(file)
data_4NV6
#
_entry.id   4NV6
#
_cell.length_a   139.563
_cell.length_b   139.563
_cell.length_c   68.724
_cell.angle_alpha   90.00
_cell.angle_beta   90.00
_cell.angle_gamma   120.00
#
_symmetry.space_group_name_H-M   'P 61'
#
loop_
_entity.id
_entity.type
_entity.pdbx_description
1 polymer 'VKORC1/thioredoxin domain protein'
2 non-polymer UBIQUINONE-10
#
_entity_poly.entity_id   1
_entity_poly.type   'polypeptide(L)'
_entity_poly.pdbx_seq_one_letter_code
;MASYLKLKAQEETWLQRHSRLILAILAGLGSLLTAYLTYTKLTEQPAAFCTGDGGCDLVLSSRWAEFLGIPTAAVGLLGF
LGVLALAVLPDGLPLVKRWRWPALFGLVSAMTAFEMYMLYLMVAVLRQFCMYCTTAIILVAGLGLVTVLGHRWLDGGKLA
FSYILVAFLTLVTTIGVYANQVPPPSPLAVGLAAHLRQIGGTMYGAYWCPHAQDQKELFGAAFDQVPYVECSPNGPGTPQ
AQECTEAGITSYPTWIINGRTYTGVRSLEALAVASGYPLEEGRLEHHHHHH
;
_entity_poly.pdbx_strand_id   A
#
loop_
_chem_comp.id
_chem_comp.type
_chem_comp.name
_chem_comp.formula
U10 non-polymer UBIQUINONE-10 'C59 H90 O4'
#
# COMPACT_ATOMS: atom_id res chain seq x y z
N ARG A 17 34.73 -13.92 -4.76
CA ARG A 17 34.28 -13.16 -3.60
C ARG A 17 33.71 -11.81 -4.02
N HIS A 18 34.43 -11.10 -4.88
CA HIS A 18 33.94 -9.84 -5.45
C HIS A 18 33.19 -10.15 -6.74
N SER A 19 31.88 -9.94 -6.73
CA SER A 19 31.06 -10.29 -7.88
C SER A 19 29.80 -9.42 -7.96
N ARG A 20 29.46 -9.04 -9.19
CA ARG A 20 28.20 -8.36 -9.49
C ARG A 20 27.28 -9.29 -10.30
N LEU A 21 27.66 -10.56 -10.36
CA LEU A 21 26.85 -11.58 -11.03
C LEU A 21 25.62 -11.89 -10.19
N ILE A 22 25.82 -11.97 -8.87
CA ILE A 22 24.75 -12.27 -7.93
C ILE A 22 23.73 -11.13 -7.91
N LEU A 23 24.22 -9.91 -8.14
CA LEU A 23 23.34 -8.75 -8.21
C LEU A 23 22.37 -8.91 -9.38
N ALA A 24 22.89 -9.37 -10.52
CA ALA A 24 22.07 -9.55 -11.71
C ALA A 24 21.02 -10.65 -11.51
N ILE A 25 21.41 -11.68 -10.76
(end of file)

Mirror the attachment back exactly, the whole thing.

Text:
data_4NV6
#
_entry.id   4NV6
#
_cell.length_a   139.563
_cell.length_b   139.563
_cell.length_c   68.724
_cell.angle_alpha   90.00
_cell.angle_beta   90.00
_cell.angle_gamma   120.00
#
_symmetry.space_group_name_H-M   'P 61'
#
loop_
_entity.id
_entity.type
_entity.pdbx_description
1 polymer 'VKORC1/thioredoxin domain protein'
2 non-polymer UBIQUINONE-10
#
_entity_poly.entity_id   1
_entity_poly.type   'polypeptide(L)'
_entity_poly.pdbx_seq_one_letter_code
;MASYLKLKAQEETWLQRHSRLILAILAGLGSLLTAYLTYTKLTEQPAAFCTGDGGCDLVLSSRWAEFLGIPTAAVGLLGF
LGVLALAVLPDGLPLVKRWRWPALFGLVSAMTAFEMYMLYLMVAVLRQFCMYCTTAIILVAGLGLVTVLGHRWLDGGKLA
FSYILVAFLTLVTTIGVYANQVPPPSPLAVGLAAHLRQIGGTMYGAYWCPHAQDQKELFGAAFDQVPYVECSPNGPGTPQ
AQECTEAGITSYPTWIINGRTYTGVRSLEALAVASGYPLEEGRLEHHHHHH
;
_entity_poly.pdbx_strand_id   A
#
loop_
_chem_comp.id
_chem_comp.type
_chem_comp.name
_chem_comp.formula
U10 non-polymer UBIQUINONE-10 'C59 H90 O4'
#
# COMPACT_ATOMS: atom_id res chain seq x y z
N ARG A 17 34.73 -13.92 -4.76
CA ARG A 17 34.28 -13.16 -3.60
C ARG A 17 33.71 -11.81 -4.02
N HIS A 18 34.43 -11.10 -4.88
CA HIS A 18 33.94 -9.84 -5.45
C HIS A 18 33.19 -10.15 -6.74
N SER A 19 31.88 -9.94 -6.73
CA SER A 19 31.06 -10.29 -7.88
C SER A 19 29.80 -9.42 -7.96
N ARG A 20 29.46 -9.04 -9.19
CA ARG A 20 28.20 -8.36 -9.49
C ARG A 20 27.28 -9.29 -10.30
N LEU A 21 27.66 -10.56 -10.36
CA LEU A 21 26.85 -11.58 -11.03
C LEU A 21 25.62 -11.89 -10.19
N ILE A 22 25.82 -11.97 -8.87
CA ILE A 22 24.75 -12.27 -7.93
C ILE A 22 23.73 -11.13 -7.91
N LEU A 23 24.22 -9.91 -8.14
CA LEU A 23 23.34 -8.75 -8.21
C LEU A 23 22.37 -8.91 -9.38
N ALA A 24 22.89 -9.37 -10.52
CA ALA A 24 22.07 -9.55 -11.71
C ALA A 24 21.02 -10.65 -11.51
N ILE A 25 21.41 -11.68 -10.76